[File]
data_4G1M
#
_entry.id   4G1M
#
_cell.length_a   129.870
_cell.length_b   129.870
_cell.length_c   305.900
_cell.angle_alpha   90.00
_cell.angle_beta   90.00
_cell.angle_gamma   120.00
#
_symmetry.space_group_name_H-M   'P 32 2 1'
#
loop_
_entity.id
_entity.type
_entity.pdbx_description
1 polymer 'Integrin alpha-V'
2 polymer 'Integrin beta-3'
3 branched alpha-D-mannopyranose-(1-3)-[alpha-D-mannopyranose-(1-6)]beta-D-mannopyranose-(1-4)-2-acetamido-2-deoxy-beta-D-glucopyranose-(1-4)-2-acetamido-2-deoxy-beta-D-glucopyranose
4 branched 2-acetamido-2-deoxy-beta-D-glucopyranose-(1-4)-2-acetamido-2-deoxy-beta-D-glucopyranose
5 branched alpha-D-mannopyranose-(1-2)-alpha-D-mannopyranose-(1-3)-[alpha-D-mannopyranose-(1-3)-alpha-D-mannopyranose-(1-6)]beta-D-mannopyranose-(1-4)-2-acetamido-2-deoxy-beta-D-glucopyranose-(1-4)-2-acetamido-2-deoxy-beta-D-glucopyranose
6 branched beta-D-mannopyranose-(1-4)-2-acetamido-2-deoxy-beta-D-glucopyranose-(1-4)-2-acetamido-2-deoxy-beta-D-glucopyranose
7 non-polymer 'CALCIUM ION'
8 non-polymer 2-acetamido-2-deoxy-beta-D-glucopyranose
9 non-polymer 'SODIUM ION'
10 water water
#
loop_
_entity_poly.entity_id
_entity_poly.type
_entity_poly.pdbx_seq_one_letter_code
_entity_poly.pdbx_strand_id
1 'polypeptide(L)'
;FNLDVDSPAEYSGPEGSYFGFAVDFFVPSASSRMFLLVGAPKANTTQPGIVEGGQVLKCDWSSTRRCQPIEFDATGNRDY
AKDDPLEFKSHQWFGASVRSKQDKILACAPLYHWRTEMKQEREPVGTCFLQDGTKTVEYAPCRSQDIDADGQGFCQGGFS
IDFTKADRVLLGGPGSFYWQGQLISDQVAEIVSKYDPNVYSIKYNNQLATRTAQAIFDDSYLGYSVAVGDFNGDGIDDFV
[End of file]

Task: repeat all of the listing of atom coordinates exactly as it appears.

data_4G1M
#
_entry.id   4G1M
#
_cell.length_a   129.870
_cell.length_b   129.870
_cell.length_c   305.900
_cell.angle_alpha   90.00
_cell.angle_beta   90.00
_cell.angle_gamma   120.00
#
_symmetry.space_group_name_H-M   'P 32 2 1'
#
loop_
_entity.id
_entity.type
_entity.pdbx_description
1 polymer 'Integrin alpha-V'
2 polymer 'Integrin beta-3'
3 branched alpha-D-mannopyranose-(1-3)-[alpha-D-mannopyranose-(1-6)]beta-D-mannopyranose-(1-4)-2-acetamido-2-deoxy-beta-D-glucopyranose-(1-4)-2-acetamido-2-deoxy-beta-D-glucopyranose
4 branched 2-acetamido-2-deoxy-beta-D-glucopyranose-(1-4)-2-acetamido-2-deoxy-beta-D-glucopyranose
5 branched alpha-D-mannopyranose-(1-2)-alpha-D-mannopyranose-(1-3)-[alpha-D-mannopyranose-(1-3)-alpha-D-mannopyranose-(1-6)]beta-D-mannopyranose-(1-4)-2-acetamido-2-deoxy-beta-D-glucopyranose-(1-4)-2-acetamido-2-deoxy-beta-D-glucopyranose
6 branched beta-D-mannopyranose-(1-4)-2-acetamido-2-deoxy-beta-D-glucopyranose-(1-4)-2-acetamido-2-deoxy-beta-D-glucopyranose
7 non-polymer 'CALCIUM ION'
8 non-polymer 2-acetamido-2-deoxy-beta-D-glucopyranose
9 non-polymer 'SODIUM ION'
10 water water
#
loop_
_entity_poly.entity_id
_entity_poly.type
_entity_poly.pdbx_seq_one_letter_code
_entity_poly.pdbx_strand_id
1 'polypeptide(L)'
;FNLDVDSPAEYSGPEGSYFGFAVDFFVPSASSRMFLLVGAPKANTTQPGIVEGGQVLKCDWSSTRRCQPIEFDATGNRDY
AKDDPLEFKSHQWFGASVRSKQDKILACAPLYHWRTEMKQEREPVGTCFLQDGTKTVEYAPCRSQDIDADGQGFCQGGFS
IDFTKADRVLLGGPGSFYWQGQLISDQVAEIVSKYDPNVYSIKYNNQLATRTAQAIFDDSYLGYSVAVGDFNGDGIDDFV